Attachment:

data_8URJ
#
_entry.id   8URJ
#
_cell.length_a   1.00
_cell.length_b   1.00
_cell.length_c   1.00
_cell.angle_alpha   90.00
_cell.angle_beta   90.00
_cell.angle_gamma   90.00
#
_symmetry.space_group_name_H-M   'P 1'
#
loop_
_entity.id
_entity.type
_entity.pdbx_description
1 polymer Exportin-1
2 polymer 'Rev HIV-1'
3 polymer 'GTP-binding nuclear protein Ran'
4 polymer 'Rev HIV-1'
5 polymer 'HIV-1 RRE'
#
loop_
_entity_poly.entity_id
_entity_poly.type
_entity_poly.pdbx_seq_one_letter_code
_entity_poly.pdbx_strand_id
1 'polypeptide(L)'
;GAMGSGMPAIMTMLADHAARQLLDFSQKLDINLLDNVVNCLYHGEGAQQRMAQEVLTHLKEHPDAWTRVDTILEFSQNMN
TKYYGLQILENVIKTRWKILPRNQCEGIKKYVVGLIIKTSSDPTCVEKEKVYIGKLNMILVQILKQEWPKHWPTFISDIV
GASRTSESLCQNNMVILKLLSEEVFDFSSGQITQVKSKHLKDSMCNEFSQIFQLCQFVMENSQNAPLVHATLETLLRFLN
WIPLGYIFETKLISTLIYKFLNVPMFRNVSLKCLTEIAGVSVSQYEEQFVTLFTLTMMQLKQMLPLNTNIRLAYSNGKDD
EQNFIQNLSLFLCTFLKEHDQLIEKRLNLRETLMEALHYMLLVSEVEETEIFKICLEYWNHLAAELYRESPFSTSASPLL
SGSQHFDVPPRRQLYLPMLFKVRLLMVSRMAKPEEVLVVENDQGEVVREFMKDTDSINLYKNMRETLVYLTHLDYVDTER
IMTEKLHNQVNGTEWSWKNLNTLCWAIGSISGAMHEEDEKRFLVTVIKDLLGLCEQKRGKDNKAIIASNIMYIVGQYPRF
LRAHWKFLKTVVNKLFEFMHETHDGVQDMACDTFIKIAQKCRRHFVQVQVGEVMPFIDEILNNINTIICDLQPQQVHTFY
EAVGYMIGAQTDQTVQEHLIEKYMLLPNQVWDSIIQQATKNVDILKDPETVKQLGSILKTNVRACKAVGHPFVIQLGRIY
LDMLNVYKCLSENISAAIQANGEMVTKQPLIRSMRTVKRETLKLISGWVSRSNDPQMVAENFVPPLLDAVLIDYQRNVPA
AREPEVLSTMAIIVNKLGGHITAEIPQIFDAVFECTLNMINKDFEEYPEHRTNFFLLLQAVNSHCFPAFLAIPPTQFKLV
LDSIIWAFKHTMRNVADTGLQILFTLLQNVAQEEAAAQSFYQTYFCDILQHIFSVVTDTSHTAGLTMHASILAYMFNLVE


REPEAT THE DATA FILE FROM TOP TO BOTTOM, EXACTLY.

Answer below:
data_8URJ
#
_entry.id   8URJ
#
_cell.length_a   1.00
_cell.length_b   1.00
_cell.length_c   1.00
_cell.angle_alpha   90.00
_cell.angle_beta   90.00
_cell.angle_gamma   90.00
#
_symmetry.space_group_name_H-M   'P 1'
#
loop_
_entity.id
_entity.type
_entity.pdbx_description
1 polymer Exportin-1
2 polymer 'Rev HIV-1'
3 polymer 'GTP-binding nuclear protein Ran'
4 polymer 'Rev HIV-1'
5 polymer 'HIV-1 RRE'
#
loop_
_entity_poly.entity_id
_entity_poly.type
_entity_poly.pdbx_seq_one_letter_code
_entity_poly.pdbx_strand_id
1 'polypeptide(L)'
;GAMGSGMPAIMTMLADHAARQLLDFSQKLDINLLDNVVNCLYHGEGAQQRMAQEVLTHLKEHPDAWTRVDTILEFSQNMN
TKYYGLQILENVIKTRWKILPRNQCEGIKKYVVGLIIKTSSDPTCVEKEKVYIGKLNMILVQILKQEWPKHWPTFISDIV
GASRTSESLCQNNMVILKLLSEEVFDFSSGQITQVKSKHLKDSMCNEFSQIFQLCQFVMENSQNAPLVHATLETLLRFLN
WIPLGYIFETKLISTLIYKFLNVPMFRNVSLKCLTEIAGVSVSQYEEQFVTLFTLTMMQLKQMLPLNTNIRLAYSNGKDD
EQNFIQNLSLFLCTFLKEHDQLIEKRLNLRETLMEALHYMLLVSEVEETEIFKICLEYWNHLAAELYRESPFSTSASPLL
SGSQHFDVPPRRQLYLPMLFKVRLLMVSRMAKPEEVLVVENDQGEVVREFMKDTDSINLYKNMRETLVYLTHLDYVDTER
IMTEKLHNQVNGTEWSWKNLNTLCWAIGSISGAMHEEDEKRFLVTVIKDLLGLCEQKRGKDNKAIIASNIMYIVGQYPRF
LRAHWKFLKTVVNKLFEFMHETHDGVQDMACDTFIKIAQKCRRHFVQVQVGEVMPFIDEILNNINTIICDLQPQQVHTFY
EAVGYMIGAQTDQTVQEHLIEKYMLLPNQVWDSIIQQATKNVDILKDPETVKQLGSILKTNVRACKAVGHPFVIQLGRIY
LDMLNVYKCLSENISAAIQANGEMVTKQPLIRSMRTVKRETLKLISGWVSRSNDPQMVAENFVPPLLDAVLIDYQRNVPA
AREPEVLSTMAIIVNKLGGHITAEIPQIFDAVFECTLNMINKDFEEYPEHRTNFFLLLQAVNSHCFPAFLAIPPTQFKLV
LDSIIWAFKHTMRNVADTGLQILFTLLQNVAQEEAAAQSFYQTYFCDILQHIFSVVTDTSHTAGLTMHASILAYMFNLVE